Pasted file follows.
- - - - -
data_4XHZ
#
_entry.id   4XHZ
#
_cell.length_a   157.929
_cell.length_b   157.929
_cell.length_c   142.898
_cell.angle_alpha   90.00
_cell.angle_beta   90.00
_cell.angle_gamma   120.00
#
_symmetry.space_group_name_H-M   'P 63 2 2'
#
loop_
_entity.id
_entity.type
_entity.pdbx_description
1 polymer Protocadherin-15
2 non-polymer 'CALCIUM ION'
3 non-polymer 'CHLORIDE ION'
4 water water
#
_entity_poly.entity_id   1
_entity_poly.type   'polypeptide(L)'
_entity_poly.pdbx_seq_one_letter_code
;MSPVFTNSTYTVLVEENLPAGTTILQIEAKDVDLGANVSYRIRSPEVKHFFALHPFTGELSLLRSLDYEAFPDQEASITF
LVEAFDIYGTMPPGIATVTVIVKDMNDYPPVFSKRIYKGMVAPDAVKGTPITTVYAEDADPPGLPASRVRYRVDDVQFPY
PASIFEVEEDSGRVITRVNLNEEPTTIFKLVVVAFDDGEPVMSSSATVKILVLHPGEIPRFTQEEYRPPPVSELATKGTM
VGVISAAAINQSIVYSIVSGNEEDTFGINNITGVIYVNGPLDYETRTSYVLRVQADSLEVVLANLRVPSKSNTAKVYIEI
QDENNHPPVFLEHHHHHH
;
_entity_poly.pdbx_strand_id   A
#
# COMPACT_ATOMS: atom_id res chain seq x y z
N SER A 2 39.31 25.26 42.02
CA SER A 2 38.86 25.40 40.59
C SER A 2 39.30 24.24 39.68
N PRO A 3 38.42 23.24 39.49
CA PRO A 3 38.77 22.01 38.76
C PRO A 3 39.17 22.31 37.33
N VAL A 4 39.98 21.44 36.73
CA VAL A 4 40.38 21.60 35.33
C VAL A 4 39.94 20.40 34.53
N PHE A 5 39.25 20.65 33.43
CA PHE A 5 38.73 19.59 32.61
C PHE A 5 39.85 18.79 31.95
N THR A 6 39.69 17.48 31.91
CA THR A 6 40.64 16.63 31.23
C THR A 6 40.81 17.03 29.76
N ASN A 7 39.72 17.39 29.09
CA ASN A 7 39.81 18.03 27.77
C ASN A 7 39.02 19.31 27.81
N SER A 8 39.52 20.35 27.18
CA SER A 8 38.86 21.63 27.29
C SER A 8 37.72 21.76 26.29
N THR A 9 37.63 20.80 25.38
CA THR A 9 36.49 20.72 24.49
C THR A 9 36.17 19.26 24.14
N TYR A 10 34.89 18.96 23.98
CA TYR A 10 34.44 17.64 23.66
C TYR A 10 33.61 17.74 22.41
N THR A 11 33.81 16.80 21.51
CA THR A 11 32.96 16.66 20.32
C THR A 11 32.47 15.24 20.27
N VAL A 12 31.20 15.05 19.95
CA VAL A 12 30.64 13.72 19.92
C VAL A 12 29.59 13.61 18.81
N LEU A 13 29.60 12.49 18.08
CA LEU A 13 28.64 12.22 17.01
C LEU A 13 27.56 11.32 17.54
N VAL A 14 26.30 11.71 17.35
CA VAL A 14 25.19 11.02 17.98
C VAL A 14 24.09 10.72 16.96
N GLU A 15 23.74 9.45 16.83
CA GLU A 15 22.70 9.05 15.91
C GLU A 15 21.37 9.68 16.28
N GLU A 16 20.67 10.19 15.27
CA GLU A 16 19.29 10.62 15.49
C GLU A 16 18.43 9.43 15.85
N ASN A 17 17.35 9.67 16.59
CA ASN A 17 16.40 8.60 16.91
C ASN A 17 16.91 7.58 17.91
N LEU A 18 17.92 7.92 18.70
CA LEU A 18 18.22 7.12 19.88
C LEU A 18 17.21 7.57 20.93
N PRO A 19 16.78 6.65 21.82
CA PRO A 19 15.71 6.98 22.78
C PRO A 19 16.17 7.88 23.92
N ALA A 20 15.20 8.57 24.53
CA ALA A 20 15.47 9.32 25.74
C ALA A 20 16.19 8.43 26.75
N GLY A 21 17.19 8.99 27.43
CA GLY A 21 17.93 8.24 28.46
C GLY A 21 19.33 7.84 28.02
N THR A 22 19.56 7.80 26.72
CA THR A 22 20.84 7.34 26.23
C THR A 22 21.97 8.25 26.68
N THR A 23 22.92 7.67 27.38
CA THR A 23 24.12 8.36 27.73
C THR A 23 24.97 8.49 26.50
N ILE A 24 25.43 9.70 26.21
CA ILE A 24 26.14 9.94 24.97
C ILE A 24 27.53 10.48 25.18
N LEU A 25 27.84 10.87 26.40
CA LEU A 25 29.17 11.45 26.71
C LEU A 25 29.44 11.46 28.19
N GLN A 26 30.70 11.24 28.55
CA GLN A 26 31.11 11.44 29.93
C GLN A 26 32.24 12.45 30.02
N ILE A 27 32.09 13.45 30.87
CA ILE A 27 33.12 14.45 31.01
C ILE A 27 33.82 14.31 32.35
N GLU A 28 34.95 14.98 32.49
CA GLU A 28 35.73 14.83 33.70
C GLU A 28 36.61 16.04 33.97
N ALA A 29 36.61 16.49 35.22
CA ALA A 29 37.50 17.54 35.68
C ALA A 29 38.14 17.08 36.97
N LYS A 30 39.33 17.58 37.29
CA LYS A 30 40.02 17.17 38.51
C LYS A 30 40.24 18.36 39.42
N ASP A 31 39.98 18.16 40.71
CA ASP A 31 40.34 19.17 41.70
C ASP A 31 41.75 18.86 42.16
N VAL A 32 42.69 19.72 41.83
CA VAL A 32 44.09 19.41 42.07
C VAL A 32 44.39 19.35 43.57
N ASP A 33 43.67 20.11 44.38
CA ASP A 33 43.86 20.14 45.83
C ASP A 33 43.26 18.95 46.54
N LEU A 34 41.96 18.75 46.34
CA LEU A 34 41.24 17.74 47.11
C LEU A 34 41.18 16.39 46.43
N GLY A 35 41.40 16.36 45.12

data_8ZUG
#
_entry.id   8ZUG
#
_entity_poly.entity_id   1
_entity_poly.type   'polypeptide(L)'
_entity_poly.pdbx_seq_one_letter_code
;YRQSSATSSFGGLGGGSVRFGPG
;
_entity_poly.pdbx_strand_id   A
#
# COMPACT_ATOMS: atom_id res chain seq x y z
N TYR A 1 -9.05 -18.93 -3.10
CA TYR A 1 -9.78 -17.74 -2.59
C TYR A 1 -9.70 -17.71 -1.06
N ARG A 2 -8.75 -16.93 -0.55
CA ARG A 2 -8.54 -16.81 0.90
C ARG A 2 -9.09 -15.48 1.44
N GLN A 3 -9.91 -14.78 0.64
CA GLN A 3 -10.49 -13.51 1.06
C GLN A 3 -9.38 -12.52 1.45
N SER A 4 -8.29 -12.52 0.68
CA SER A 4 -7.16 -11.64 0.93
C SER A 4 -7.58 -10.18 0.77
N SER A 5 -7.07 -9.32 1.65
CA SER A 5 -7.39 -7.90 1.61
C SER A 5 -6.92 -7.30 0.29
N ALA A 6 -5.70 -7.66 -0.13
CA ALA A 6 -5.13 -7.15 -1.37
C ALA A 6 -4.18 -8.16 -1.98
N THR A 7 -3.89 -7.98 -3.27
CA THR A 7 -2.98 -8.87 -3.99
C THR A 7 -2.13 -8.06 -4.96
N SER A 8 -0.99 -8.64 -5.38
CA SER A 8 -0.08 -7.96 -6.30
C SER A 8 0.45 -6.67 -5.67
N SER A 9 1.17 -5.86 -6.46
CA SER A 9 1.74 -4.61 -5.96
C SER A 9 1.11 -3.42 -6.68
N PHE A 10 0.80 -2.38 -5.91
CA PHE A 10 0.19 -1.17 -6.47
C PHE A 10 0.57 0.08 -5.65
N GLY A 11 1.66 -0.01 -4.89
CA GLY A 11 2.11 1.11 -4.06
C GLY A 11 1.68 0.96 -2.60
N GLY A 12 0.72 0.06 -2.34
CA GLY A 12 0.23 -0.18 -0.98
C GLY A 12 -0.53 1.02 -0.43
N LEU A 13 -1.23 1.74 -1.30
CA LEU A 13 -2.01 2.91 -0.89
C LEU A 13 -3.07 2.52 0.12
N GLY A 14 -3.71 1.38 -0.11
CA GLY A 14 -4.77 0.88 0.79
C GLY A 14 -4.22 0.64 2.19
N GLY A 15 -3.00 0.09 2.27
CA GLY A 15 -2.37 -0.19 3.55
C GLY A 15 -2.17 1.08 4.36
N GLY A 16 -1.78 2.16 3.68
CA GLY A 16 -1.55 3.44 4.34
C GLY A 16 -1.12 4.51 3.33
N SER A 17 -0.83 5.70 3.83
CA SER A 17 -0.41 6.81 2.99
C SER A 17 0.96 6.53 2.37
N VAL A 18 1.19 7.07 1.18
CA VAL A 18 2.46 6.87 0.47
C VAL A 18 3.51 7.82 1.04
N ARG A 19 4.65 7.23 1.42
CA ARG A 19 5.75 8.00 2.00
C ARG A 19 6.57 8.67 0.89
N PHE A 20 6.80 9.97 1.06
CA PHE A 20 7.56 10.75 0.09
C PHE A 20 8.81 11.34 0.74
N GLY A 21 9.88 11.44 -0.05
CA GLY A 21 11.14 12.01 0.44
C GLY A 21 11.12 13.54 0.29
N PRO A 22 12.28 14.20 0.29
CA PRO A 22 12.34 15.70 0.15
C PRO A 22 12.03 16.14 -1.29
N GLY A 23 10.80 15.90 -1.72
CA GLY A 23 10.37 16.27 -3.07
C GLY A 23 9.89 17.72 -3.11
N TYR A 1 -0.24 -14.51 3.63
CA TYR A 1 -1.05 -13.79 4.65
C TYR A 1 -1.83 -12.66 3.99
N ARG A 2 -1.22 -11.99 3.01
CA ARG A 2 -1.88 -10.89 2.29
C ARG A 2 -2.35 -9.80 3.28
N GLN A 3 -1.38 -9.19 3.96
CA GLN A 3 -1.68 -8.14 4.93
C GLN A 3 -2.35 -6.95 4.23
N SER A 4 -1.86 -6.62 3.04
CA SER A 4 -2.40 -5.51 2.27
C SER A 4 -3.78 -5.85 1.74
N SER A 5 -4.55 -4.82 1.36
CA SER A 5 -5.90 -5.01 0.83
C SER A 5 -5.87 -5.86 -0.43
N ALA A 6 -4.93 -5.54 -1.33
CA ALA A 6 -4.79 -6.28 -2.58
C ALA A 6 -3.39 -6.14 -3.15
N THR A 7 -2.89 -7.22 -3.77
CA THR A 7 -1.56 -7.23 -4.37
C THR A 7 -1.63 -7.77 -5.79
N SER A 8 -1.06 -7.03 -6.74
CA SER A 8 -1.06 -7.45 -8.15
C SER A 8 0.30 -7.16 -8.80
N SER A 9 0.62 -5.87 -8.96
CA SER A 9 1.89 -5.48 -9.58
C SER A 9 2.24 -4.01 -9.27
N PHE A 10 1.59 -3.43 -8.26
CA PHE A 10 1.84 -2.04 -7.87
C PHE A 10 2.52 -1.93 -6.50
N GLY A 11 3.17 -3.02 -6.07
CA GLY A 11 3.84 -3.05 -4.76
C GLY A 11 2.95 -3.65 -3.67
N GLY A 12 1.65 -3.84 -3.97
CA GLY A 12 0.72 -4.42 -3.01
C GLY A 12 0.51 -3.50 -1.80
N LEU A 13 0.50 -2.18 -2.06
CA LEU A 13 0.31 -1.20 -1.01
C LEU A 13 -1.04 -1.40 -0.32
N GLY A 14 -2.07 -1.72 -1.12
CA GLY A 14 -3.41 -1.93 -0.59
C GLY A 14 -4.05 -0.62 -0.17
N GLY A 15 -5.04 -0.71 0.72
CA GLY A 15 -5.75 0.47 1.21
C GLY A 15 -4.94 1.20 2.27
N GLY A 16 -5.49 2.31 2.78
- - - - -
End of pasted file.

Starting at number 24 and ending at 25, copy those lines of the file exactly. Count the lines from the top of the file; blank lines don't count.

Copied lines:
_entity_poly.type   'polypeptide(L)'
_entity_poly.pdbx_seq_one_letter_code